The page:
Federal Trade Commission Report

Federal Trade Commission Report

In March 2011, the Federal Trade Commission issued its most recent study of intellectual property issues titled, “The Evolving IP Marketplace: Aligning Patent Notice and Remedies with Competition” (“The FTC Report”). In 2003 and 2007, the FTC had issued two previous reports focusing on intellectual property issues.1 These previous FTC Reports provided significant impetus for patent reform currently being considered by Congress.2

The FTC Report3 includes several recommendations for adjustments to legal rules and practices governing notice and remedies which it suggests would better align legal rules with competition policy without undermining the patent law’s support for innovation. Some of those recommendations would appear to depart from well-established Federal Circuit precedent.

For example, the FTC Report recommends that courts should reject dual awards of lost profits and reasonable royalty damages when competition from alternatives would have prevented the patentee from making all the infringer’s sales in a world but for infringement.4 The Federal Circuit has held that “under 35 U.S.C. sec. 284, the floor for a damage award is no less than a reasonable royalty and the award may be split between lost profits as actual damages to the extent they are proven and a reasonable royalty for the remainder.”5 The FTC Report reasons that awarding the patentee reasonable royalty damages in addition to lost profits overcompensates the patentee compared to the market reward for the invention because it ignores competition that the patented invention faced from non-infringing alternatives.

The FTC Report also recommends that courts reject the entire market value rule in both the context of lost profits and reasonable royalty determinations.6

In lost profits determinations, the FTC Report recommends that “courts should reject the entire market value rule as a basis for awarding a patentee lost profits damages based on all infringing sales, and instead require proof of the degree of consumer preference for the patented invention over alternatives.”7 The FTC Report reasons that the rule’s focus on whether a feature is “the basis for customer demand,” allows only a “yes” or “no” answer to the question. The “all or nothing” focus of the rule prevents courts and juries from giving adequate consideration to the degrees of substitutability that may exist with respect to non-infringing alternatives.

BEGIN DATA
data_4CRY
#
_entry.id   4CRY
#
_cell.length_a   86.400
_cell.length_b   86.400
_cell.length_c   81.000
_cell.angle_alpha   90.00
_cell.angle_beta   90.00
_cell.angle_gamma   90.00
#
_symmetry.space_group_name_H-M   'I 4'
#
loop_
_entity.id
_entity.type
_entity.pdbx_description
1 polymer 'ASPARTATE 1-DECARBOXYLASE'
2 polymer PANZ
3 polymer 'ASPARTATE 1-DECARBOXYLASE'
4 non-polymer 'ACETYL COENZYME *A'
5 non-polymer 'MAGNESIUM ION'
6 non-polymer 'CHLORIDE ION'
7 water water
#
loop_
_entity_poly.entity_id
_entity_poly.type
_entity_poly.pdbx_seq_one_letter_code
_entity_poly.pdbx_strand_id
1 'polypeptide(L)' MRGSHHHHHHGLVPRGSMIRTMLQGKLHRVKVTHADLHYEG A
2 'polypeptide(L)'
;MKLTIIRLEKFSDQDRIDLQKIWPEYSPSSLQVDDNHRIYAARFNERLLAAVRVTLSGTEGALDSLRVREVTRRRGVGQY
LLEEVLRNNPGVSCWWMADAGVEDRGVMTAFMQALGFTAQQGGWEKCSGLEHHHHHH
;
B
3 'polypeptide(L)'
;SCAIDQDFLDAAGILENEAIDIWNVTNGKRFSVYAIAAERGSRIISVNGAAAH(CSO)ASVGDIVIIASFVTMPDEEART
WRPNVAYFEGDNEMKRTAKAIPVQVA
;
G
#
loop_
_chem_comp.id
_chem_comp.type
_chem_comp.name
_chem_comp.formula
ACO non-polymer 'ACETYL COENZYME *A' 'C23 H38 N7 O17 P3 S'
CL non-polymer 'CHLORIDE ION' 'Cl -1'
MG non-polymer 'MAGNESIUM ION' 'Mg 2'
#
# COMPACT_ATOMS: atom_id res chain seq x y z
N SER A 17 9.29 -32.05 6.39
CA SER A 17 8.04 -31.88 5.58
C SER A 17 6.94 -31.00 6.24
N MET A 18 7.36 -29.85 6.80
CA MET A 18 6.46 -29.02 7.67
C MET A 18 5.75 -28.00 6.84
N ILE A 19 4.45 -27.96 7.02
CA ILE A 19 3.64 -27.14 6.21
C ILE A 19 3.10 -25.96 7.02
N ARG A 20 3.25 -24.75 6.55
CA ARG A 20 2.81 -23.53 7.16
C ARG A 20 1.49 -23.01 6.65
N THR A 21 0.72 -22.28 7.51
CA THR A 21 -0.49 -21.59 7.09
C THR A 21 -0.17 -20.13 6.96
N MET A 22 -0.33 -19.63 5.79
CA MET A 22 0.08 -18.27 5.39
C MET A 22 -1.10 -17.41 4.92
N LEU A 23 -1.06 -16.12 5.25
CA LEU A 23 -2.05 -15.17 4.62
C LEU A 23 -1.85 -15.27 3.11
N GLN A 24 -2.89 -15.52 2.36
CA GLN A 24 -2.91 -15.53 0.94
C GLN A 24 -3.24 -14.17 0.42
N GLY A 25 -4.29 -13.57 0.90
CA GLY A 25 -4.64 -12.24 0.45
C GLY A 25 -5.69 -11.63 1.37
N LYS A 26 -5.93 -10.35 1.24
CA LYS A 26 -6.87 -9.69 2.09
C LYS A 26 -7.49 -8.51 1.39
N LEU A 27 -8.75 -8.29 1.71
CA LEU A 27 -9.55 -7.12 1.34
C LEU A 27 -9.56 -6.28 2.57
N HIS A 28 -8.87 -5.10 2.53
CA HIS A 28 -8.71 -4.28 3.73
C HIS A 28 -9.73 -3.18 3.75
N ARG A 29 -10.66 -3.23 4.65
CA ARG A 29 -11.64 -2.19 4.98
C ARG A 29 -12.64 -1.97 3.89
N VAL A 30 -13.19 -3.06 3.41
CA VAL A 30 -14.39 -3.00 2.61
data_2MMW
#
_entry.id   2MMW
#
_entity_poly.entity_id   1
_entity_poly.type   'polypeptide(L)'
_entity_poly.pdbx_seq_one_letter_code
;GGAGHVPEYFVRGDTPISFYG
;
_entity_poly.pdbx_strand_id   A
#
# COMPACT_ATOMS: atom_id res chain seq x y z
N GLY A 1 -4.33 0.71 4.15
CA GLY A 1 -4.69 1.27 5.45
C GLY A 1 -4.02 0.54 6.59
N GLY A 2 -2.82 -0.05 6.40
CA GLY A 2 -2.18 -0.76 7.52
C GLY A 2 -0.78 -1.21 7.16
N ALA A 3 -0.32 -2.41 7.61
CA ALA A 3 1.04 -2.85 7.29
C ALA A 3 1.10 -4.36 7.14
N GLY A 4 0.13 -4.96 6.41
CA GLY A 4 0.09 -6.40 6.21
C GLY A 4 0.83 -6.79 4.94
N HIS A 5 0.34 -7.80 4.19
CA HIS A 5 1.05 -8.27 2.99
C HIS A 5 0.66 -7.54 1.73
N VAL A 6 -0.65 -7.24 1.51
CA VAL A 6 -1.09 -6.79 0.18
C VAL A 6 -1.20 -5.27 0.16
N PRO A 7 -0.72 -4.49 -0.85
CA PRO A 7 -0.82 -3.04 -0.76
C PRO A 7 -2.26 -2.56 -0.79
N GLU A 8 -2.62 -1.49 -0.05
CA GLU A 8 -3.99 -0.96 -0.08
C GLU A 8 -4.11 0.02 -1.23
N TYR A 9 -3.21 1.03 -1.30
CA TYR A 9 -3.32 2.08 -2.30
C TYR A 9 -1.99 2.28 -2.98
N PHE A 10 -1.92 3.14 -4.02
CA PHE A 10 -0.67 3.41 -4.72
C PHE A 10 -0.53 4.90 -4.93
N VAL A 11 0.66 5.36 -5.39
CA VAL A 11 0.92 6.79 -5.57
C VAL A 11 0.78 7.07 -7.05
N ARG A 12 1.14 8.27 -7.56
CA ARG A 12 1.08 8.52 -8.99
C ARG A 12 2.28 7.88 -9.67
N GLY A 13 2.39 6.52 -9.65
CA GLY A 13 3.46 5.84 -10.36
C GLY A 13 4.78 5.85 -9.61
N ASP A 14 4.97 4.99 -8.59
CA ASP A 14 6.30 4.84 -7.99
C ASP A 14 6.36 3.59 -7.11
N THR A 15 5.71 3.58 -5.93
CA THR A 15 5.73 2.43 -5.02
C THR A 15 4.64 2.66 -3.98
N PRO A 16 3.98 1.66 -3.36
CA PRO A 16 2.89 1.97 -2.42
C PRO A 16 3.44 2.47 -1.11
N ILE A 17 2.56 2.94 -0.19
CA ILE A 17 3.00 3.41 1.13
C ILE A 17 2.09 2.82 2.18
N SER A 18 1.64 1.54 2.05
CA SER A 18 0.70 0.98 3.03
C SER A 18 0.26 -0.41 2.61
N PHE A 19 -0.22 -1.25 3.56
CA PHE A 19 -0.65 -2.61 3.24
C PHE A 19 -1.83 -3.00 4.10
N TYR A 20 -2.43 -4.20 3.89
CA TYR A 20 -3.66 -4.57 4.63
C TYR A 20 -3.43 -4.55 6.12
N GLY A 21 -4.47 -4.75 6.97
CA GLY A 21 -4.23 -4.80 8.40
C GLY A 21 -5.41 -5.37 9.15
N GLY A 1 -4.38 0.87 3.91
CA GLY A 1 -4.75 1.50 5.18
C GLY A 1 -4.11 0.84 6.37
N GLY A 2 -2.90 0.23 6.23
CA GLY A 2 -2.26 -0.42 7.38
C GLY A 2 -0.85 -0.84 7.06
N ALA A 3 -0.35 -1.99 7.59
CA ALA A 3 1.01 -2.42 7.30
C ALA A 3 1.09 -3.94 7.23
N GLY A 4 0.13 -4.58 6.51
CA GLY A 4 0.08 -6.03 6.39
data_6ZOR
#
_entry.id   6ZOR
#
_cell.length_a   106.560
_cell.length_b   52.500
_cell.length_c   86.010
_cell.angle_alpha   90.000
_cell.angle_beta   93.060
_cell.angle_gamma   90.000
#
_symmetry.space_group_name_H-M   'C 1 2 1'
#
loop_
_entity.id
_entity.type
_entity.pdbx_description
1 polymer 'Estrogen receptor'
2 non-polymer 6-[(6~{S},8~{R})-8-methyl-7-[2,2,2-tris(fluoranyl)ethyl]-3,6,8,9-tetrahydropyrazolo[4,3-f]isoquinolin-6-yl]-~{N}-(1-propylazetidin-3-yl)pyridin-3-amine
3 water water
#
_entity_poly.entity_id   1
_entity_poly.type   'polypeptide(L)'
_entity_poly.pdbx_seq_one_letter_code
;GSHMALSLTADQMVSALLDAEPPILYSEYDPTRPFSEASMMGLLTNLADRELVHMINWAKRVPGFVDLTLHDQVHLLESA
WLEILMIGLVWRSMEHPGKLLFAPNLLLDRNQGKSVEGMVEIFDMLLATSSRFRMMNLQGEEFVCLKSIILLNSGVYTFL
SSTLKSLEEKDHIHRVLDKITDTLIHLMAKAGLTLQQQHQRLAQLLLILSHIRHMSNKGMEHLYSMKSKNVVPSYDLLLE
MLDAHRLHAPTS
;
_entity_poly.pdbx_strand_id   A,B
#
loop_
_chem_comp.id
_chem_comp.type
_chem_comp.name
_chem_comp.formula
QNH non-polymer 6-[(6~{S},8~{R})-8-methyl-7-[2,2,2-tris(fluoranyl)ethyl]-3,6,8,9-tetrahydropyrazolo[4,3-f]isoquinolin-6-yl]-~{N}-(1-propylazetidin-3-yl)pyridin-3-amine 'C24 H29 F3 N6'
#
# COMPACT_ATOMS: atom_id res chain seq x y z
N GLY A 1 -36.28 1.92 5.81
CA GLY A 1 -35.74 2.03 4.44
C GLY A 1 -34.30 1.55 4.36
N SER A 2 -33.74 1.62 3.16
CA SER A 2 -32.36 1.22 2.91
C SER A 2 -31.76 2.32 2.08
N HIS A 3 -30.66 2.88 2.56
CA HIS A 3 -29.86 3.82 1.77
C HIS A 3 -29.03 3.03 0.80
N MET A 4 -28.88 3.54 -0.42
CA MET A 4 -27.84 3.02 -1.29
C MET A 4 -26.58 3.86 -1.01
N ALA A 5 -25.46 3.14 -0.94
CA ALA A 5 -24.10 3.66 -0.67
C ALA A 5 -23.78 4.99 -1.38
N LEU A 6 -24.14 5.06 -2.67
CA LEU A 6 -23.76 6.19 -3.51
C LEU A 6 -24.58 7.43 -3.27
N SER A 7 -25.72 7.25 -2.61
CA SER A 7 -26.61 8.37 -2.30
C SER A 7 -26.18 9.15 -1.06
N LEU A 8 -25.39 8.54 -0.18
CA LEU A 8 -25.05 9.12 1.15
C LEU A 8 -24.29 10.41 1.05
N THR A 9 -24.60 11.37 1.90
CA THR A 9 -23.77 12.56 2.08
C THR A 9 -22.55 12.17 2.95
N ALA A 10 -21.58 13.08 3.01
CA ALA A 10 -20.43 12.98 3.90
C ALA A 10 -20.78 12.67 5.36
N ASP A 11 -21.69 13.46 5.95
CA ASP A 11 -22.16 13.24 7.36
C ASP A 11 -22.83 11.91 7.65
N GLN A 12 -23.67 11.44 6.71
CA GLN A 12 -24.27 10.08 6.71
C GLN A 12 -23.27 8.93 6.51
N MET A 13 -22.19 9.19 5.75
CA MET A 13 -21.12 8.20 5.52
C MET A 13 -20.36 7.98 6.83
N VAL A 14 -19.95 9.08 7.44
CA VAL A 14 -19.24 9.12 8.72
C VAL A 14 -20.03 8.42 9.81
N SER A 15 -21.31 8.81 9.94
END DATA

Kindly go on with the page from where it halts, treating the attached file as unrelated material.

In the reasonable royalty context, the FTC Report recommends that “courts should eliminate the entire market value rule and the question of whether the patented feature was the ‘basis for customer demand,’ from the determination of the appropriate base.”8 The FTC Report recognizes that a wide array of considerations apart from the entire market value rule influence the parties’ choice of a base in actual licensing negotiations. Often for practical reasons, the product may serve as the base even though the patented feature is not “the basis of customer demand.”9

1 Fed. Trade Comm’n & Dept. of Justice Antitrust Div., Antitrust Enforcement and Intellectual Property.

2 S. 1145, 110th Cong. Background and Purpose of the Patent Reform Act of 2007.

3 The FTC Report uses the term “PAEs” to describe patent owners that focus primarily on purchasing and asserting patents. According to the report, the term “NPE” (non-practicing entities) is inappropriate because it includes patent owners that primarily seek to develop and transfer technology, such as universities.

4 Report at 157.

5 Siemens Medical Solutions USA, Inc. v. Saint-Gobain Ceramics & Plastics, Inc., 2010-1145, 2010-1177 (Fed. Cir. Feb. 24, 2011); Rite-Hite Corp. v. Kelley Co., Inc., 56 F.3d 1538, 1554 (Fed. Cir. 1995).

6 FTC Report at 156, 211.

7 Report at 156.

8 Report at 211.

9 Report at 208.

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